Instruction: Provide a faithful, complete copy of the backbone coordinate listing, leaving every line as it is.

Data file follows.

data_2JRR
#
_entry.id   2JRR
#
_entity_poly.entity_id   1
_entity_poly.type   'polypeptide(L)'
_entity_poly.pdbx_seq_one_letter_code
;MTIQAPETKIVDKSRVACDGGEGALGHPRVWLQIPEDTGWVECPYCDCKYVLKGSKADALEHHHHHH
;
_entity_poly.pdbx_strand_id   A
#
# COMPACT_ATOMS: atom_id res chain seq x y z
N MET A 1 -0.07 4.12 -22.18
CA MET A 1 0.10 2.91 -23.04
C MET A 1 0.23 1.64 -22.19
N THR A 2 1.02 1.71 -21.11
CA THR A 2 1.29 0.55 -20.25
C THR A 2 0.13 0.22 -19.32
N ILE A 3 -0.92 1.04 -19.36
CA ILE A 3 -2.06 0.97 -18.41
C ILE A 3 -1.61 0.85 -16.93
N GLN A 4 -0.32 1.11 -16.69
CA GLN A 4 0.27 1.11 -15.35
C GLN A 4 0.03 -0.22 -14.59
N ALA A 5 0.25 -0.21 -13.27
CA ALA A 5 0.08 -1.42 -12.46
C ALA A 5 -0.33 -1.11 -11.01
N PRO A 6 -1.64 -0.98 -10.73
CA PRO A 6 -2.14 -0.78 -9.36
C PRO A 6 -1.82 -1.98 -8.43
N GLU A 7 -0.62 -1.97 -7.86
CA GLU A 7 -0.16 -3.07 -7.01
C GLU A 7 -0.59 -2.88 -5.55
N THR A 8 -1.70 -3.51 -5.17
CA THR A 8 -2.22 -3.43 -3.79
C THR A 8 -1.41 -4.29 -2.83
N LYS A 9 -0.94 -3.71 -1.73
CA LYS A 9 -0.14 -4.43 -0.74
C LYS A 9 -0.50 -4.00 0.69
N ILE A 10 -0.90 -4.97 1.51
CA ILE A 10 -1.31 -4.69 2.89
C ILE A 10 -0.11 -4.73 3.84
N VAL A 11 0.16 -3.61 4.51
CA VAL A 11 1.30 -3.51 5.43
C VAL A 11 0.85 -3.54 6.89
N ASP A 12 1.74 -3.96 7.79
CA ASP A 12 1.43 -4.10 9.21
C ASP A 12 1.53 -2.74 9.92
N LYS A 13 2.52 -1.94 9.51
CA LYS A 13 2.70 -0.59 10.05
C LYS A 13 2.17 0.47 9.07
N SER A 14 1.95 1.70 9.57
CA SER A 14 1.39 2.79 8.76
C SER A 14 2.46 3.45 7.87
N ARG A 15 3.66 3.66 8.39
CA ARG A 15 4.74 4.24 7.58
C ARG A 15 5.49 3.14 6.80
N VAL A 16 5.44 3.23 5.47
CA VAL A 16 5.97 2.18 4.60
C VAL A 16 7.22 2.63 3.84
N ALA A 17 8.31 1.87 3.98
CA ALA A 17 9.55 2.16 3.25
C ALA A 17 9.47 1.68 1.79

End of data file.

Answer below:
data_2JRR
#
_entry.id   2JRR
#
_entity_poly.entity_id   1
_entity_poly.type   'polypeptide(L)'
_entity_poly.pdbx_seq_one_letter_code
;MTIQAPETKIVDKSRVACDGGEGALGHPRVWLQIPEDTGWVECPYCDCKYVLKGSKADALEHHHHHH
;
_entity_poly.pdbx_strand_id   A
#
# COMPACT_ATOMS: atom_id res chain seq x y z
N MET A 1 -0.07 4.12 -22.18
CA MET A 1 0.10 2.91 -23.04
C MET A 1 0.23 1.64 -22.19
N THR A 2 1.02 1.71 -21.11
CA THR A 2 1.29 0.55 -20.25
C THR A 2 0.13 0.22 -19.32
N ILE A 3 -0.92 1.04 -19.36
CA ILE A 3 -2.06 0.97 -18.41
C ILE A 3 -1.61 0.85 -16.93
N GLN A 4 -0.32 1.11 -16.69
CA GLN A 4 0.27 1.11 -15.35
C GLN A 4 0.03 -0.22 -14.59
N ALA A 5 0.25 -0.21 -13.27
CA ALA A 5 0.08 -1.42 -12.46
C ALA A 5 -0.33 -1.11 -11.01
N PRO A 6 -1.64 -0.98 -10.73
CA PRO A 6 -2.14 -0.78 -9.36
C PRO A 6 -1.82 -1.98 -8.43
N GLU A 7 -0.62 -1.97 -7.86
CA GLU A 7 -0.16 -3.07 -7.01
C GLU A 7 -0.59 -2.88 -5.55
N THR A 8 -1.70 -3.51 -5.17
CA THR A 8 -2.22 -3.43 -3.79
C THR A 8 -1.41 -4.29 -2.83
N LYS A 9 -0.94 -3.71 -1.73
CA LYS A 9 -0.14 -4.43 -0.74
C LYS A 9 -0.50 -4.00 0.69
N ILE A 10 -0.90 -4.97 1.51
CA ILE A 10 -1.31 -4.69 2.89
C ILE A 10 -0.11 -4.73 3.84
N VAL A 11 0.16 -3.61 4.51
CA VAL A 11 1.30 -3.51 5.43
C VAL A 11 0.85 -3.54 6.89
N ASP A 12 1.74 -3.96 7.79
CA ASP A 12 1.43 -4.10 9.21
C ASP A 12 1.53 -2.74 9.92
N LYS A 13 2.52 -1.94 9.51
CA LYS A 13 2.70 -0.59 10.05
C LYS A 13 2.17 0.47 9.07
N SER A 14 1.95 1.70 9.57
CA SER A 14 1.39 2.79 8.76
C SER A 14 2.46 3.45 7.87
N ARG A 15 3.66 3.66 8.39
CA ARG A 15 4.74 4.24 7.58
C ARG A 15 5.49 3.14 6.80
N VAL A 16 5.44 3.23 5.47
CA VAL A 16 5.97 2.18 4.60
C VAL A 16 7.22 2.63 3.84
N ALA A 17 8.31 1.87 3.98
CA ALA A 17 9.55 2.16 3.25
C ALA A 17 9.47 1.68 1.79